(Occasionally, I frame wrestling in this light, so that I can understand the appeal. The actual thing, all the matches and the stories and the complicated mythology, that doesn’t actually interest me at all, but when I think of it as “Oh, it’s the thing I kind of invented for Wimbledon when I was a kid, but for everyone else!” it all makes sense.)
I’m not saying that Wimbledon was some amazing bonding experience between me and my dad, because I don’t think either of us really thought it was, any more than his love of playing with my Star Wars toys when he thought I wasn’t paying attention was, or his encouragement of my love of comics (and reading in general) was, or any of a number of other things. But when summer comes, and I read online that Wimbledon has started over in the U.K., I often think about those days when he’d come back for lunch, make himself, and often me, a bacon sandwich or a roll with sliced sausage, and we’d sit down and watch Wimbledon together, happy silence punctuated by his ooooooh come ons or yes yes yes look at that LOOK AT THATs.
Now I really, really wish I had some Robinson’s Orange Barley to drink. Does that still exist in the UK? (One quick Google later: yes.)
This just in, from the Disney Vaults: An essay I wrote for Comix Experience’s Onomatoepeia newsletter waaaay back in 2008, just before the opening of the Iron Man movie (The essay was part of a series, originated by the wonderful Jeff Lester, called Fanboy Rampage — a title I later, entirely accidentally, convinced-I’d-come-up-with-it-myself, stole for the blog that started my career. That, hopefully, explains the “Fananoid Ramplog” reference).
Reading it back now, that Civil War II joke… Man, it’s like I just knew that Avengers Vs. X-Men was going to happen at some point, isn’t it…?
Remember “comics”? Once upon a time, they were the way that children were given stories and adventure before television was perfected – And they were also the birthplace of the 21st century’s most successful movie franchise, the Iron Man series! You’ll discover all about the “comic book” and Iron Man’s place in the history of that forgotten medium in tonight’s episode of Fananoid Ramplog!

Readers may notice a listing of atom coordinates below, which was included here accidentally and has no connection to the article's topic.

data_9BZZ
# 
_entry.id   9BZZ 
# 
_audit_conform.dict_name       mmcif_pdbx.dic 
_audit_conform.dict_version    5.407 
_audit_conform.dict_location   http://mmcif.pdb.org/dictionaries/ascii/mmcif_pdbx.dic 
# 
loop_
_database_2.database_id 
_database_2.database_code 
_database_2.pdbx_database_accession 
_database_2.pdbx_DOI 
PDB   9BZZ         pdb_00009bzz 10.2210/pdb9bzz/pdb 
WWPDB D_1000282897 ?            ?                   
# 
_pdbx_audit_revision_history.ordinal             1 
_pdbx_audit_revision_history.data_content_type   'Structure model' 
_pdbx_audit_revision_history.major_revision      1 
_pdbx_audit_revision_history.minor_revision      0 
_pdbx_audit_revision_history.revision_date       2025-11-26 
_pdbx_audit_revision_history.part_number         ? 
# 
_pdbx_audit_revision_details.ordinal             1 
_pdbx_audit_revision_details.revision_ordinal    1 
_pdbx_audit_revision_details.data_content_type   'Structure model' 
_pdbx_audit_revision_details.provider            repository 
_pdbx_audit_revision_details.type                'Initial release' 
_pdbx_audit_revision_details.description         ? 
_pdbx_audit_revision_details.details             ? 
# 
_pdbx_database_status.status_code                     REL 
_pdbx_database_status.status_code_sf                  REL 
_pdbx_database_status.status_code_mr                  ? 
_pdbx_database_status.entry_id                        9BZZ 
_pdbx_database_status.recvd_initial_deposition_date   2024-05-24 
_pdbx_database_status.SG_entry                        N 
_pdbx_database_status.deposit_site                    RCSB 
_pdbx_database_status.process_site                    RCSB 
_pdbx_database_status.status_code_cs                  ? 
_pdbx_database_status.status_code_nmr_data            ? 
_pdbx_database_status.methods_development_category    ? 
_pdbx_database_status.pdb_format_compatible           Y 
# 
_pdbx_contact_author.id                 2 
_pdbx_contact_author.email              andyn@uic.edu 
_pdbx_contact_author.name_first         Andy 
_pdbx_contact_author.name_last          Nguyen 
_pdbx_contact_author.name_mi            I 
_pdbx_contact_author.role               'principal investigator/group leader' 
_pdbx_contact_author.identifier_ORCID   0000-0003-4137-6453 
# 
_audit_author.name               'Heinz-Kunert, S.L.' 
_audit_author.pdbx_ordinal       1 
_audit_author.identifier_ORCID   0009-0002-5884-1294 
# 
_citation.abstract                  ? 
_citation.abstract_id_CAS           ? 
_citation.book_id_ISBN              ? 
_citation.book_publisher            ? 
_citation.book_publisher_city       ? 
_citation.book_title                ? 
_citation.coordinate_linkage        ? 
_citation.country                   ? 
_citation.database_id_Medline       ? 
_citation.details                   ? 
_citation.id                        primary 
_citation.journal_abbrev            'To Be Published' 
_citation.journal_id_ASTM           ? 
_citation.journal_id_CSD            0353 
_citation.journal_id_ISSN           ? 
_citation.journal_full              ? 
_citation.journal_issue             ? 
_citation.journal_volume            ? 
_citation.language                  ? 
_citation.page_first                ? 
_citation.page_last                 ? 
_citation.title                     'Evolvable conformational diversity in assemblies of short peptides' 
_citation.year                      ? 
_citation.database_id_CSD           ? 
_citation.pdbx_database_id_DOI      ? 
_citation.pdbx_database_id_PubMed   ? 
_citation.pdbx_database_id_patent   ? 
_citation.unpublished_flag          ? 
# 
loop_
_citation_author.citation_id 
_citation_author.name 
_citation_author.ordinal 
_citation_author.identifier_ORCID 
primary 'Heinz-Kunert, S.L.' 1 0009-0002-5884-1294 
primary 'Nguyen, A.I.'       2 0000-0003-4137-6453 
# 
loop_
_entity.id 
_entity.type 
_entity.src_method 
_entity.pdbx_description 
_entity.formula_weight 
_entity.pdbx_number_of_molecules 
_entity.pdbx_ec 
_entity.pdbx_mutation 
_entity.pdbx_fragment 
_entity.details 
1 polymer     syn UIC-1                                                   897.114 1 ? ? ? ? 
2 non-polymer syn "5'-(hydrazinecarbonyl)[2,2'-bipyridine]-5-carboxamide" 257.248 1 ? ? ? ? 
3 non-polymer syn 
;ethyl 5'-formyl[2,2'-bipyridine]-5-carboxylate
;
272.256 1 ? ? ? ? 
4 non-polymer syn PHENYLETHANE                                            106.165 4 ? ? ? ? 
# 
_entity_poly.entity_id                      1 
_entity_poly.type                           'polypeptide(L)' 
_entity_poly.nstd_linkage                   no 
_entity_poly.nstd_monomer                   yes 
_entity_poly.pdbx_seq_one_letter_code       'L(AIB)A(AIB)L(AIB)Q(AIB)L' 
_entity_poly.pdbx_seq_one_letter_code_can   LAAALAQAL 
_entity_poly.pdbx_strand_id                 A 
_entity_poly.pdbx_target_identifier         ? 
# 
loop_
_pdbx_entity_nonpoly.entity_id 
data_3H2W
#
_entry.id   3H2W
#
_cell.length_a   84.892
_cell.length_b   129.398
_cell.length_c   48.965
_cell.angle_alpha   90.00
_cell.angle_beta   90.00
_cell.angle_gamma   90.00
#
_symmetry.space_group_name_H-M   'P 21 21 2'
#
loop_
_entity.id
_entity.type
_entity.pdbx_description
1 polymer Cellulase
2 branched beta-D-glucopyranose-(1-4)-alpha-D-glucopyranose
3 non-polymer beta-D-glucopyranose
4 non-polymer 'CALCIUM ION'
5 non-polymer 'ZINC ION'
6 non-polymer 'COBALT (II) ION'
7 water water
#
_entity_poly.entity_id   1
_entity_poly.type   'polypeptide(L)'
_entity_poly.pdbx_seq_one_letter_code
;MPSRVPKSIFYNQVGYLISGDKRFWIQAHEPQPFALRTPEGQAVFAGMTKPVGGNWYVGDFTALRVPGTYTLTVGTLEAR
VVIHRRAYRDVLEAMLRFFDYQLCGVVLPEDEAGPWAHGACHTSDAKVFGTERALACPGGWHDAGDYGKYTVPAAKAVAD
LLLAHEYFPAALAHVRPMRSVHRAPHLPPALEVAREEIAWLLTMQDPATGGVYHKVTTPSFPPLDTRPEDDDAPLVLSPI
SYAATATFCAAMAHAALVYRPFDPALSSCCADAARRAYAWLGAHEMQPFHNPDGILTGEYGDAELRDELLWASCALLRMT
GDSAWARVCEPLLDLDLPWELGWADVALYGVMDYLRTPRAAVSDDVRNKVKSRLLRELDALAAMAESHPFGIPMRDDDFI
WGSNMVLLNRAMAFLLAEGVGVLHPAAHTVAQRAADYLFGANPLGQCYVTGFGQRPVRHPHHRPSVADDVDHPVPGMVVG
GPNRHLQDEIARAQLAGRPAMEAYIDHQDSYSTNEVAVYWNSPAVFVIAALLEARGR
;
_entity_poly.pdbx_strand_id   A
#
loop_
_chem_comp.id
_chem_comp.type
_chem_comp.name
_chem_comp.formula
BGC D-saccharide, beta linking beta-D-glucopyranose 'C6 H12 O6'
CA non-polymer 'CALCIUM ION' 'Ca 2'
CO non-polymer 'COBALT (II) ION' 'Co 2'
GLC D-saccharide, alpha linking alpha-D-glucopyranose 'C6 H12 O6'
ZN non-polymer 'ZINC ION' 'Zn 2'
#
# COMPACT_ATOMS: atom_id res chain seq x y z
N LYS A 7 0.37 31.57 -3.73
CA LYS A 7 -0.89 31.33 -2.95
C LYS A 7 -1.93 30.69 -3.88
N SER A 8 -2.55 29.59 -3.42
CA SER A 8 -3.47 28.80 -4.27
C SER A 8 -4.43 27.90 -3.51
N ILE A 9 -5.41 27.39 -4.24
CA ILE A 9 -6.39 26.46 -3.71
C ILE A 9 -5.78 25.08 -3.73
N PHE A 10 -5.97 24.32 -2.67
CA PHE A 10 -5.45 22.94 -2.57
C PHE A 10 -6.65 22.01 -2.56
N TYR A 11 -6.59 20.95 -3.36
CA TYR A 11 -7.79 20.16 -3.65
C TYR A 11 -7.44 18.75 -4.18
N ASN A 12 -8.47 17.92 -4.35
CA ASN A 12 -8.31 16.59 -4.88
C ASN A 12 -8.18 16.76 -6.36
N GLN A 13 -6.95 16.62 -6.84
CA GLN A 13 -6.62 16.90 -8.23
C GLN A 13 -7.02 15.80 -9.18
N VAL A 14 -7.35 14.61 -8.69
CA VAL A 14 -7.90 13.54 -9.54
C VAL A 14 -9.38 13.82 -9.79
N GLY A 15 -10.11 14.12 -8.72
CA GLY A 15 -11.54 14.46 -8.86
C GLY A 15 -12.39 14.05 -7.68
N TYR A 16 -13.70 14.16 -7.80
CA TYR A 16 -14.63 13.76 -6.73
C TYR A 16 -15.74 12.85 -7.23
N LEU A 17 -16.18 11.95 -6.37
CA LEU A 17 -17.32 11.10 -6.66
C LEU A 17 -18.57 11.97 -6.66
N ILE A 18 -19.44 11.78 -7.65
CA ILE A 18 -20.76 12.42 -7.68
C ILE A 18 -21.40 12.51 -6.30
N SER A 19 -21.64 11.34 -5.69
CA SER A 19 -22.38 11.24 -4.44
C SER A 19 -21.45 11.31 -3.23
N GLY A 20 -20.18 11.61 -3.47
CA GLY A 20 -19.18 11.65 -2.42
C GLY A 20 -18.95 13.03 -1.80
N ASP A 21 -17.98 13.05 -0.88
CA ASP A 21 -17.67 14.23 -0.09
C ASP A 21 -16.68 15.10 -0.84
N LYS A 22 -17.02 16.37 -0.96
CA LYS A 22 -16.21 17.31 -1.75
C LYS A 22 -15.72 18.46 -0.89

Hello. I’m Ira Glass Jr., and this is Fananoid Ramplog for today, May 2nd 2058. On today’s show, we’re looking at the history of the most popular fictional character in all human existence, Iron Man. His first movie was released 50 years ago today, changing the course of human history, but it may surprise some of you that Iron Man didn’t get his start in movies. No, in fact the character – as well as all of his supporting characters including shapely secretary Virginia “Pepper” Potts – were actually created for something called comic books. You’ve probably heard all about comics from your grandparents, or perhaps even their parents, but tonight we’re looking at the way that comic books and the armored avenger were, like Britney Spears and Kevin Federline, a match made in an entirely temporary heaven while in preparation for something much better indeed.
Even directly before the opening of the original Iron Man movie, no-one knew quite how important that one motion picture would be to the evolution not only of the entertainment industry, but also all of technology itself. After all, the movie – Iron Man 1: A New, Metallic, Hope, as it’s become known in the years since its release – has been cited by no less an authority than Steve Jobs as the one motivating factor in the creation of Apple’s iSuit:
“I sat there, watching Robert Downey Jr.’s sensitive performance as Anthony Michael Hall Stark, recognizing a lot of myself in his steely portrayal of an exec with a heart of stone and a hide of steel. As Stark moved from soulless war profiteer to soulless superhero in an awesome high tech suit of armor, it’s not too much to say that I had something akin to a religious epiphany, realizing that the previous Apple school of DRM technology and sleek, designer personal computers was entirely corrupt and the wrong way to run a multinational corporation. Who was I to profit off the desire for consumers to buy and listen to music? Especially when I could instead profit off their desire to fly into the blue skies in their own personal awesome high tech suit of armor.”
The iSuit, released in the holiday season of 2008, quickly became the cornerstone of the revitalized Apple empire. Its combination of telephone, music player and mechanical suit with boot jets and repulsor rays proved irresistible to the general public despite the horrific accident at the press launch that resulted in the death of original Iron Man actor Robert Downey Jr. when Jobs accidentally shot him in the face when demonstrating the incredible firepower available to everyone for a surprisingly low price of only $10,000.
(It was, of course, the death of Downey Jr. that allowed friend and fellow scary-eyed actor Joshua Jackson to step into the role of Tony Stark for the following fourteen installments in the series. Jackson’s performance as the homeless, alcoholic Stark in Iron Man 7: Demon In A Bottle, Not Literally, It’s A Metaphor For Alcoholism provoked such critical plaudits as “I almost forgot that he was Pacey in Dawson’s Creek for a second” and “He’s like a young George Clooney, if Clooney has no charm and had starred in Dawson’s Creek for seven years before disappearing into the career wilderness.”)